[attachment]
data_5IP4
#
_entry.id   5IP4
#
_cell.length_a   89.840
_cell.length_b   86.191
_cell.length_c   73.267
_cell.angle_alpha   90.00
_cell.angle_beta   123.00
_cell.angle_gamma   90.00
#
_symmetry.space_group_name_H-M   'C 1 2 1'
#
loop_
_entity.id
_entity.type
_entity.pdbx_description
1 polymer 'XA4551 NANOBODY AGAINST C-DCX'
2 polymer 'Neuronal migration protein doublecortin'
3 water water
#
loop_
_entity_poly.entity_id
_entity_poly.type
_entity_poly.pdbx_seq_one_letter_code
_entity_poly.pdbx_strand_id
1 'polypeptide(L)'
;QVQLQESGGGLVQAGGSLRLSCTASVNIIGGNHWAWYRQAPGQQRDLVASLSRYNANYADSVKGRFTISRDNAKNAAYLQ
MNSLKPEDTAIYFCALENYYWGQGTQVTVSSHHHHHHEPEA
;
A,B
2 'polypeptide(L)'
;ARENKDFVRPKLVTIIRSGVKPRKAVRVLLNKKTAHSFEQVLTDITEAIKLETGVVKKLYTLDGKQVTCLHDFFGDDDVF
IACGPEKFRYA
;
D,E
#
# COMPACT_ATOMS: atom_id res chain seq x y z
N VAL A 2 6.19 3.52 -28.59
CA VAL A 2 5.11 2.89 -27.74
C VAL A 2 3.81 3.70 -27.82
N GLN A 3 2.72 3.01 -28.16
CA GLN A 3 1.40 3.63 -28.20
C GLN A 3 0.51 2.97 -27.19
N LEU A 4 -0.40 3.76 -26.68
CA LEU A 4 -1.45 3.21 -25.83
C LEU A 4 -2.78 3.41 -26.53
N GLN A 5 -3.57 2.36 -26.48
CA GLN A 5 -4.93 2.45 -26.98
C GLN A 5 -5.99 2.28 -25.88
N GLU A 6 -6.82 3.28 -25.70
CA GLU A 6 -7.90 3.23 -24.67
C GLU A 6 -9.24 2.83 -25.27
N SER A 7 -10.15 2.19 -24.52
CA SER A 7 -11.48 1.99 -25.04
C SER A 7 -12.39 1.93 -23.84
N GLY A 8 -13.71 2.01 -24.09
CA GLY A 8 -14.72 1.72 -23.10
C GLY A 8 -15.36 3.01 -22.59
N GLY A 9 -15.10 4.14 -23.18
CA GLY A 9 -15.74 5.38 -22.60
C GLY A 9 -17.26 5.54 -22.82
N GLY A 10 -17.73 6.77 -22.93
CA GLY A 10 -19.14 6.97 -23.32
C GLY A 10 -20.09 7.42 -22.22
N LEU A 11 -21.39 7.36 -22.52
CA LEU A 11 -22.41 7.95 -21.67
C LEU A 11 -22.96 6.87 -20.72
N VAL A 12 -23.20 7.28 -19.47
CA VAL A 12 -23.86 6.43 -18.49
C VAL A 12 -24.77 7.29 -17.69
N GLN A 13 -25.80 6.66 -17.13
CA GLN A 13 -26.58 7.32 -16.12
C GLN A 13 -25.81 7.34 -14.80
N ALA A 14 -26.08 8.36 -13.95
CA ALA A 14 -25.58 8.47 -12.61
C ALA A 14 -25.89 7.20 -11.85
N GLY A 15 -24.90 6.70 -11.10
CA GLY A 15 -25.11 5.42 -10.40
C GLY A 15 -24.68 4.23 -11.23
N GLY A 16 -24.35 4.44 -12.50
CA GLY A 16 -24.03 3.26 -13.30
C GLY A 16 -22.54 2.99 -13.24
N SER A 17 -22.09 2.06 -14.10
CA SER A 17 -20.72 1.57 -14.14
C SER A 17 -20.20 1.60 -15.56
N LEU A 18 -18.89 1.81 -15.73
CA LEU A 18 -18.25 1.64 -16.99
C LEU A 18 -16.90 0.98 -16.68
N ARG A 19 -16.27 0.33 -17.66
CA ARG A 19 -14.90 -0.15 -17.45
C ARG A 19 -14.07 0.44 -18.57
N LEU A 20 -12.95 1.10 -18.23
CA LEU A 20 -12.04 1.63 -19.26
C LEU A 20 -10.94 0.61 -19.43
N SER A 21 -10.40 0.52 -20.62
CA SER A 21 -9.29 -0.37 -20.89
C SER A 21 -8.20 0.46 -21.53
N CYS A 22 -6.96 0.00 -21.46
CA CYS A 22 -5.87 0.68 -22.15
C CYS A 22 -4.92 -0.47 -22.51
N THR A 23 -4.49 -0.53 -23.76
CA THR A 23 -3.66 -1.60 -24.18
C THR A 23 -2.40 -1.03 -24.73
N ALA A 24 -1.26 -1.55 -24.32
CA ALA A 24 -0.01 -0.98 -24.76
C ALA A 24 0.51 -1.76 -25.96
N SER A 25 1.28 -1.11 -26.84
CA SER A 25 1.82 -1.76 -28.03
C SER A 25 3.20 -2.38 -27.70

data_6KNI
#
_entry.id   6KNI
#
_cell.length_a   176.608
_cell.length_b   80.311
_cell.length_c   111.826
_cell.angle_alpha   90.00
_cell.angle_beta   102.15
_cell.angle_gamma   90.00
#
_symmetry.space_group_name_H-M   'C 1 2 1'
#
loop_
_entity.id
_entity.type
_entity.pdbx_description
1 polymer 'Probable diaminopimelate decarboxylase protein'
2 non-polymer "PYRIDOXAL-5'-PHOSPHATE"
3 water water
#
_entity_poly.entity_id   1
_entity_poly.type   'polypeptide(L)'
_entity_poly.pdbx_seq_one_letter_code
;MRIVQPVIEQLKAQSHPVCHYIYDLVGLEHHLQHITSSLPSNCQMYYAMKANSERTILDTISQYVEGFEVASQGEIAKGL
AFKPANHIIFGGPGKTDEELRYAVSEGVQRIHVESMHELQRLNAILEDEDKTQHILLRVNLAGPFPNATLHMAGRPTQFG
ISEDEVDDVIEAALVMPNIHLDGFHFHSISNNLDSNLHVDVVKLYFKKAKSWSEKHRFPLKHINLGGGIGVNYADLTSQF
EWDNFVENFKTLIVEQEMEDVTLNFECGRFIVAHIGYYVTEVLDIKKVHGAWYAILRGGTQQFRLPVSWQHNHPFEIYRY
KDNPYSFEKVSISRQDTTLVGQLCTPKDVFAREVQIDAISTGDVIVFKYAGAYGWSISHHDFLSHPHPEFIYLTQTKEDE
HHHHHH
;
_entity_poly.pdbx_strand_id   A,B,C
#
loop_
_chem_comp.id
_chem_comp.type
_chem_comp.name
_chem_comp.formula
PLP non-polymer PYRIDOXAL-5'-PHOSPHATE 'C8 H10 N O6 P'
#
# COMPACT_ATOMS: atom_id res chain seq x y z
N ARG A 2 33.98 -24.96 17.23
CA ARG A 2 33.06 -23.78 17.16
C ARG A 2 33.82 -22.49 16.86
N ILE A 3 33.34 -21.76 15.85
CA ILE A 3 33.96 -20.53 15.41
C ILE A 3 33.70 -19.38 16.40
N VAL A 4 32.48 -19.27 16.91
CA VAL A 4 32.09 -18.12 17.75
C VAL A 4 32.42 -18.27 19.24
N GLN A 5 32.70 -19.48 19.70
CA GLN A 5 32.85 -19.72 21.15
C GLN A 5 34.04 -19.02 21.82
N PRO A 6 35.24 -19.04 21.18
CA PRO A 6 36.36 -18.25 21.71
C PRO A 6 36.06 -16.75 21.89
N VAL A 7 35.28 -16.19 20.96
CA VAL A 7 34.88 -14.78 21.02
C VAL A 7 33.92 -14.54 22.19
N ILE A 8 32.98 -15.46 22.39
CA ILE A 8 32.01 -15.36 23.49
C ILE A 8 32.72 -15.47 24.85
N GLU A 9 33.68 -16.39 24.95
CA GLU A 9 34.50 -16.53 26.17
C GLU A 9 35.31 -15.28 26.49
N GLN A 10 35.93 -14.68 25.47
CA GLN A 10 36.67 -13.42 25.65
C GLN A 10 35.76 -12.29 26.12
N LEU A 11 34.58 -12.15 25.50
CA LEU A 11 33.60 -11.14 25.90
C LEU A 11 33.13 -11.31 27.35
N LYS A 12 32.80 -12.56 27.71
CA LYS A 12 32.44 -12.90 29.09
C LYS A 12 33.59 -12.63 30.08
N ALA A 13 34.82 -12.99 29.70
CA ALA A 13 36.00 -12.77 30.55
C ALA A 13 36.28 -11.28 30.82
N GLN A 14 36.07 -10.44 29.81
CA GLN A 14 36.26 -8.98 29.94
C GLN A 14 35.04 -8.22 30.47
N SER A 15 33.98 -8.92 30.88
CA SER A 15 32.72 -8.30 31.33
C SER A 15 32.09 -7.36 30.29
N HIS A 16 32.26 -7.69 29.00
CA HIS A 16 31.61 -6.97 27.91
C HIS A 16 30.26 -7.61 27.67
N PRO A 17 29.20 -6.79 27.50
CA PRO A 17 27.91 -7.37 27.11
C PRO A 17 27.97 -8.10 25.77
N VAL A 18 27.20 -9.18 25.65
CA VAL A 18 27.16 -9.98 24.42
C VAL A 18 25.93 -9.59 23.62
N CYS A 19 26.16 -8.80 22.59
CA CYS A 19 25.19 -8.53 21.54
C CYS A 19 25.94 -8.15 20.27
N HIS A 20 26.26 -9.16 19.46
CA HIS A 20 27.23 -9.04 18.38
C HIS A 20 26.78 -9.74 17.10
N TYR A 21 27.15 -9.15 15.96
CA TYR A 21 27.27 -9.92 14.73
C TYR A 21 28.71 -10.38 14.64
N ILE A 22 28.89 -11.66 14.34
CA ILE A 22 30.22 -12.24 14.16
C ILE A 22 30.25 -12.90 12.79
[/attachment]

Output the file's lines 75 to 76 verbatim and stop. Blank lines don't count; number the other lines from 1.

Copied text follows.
N ALA A 14 -26.08 8.36 -13.95
CA ALA A 14 -25.58 8.47 -12.61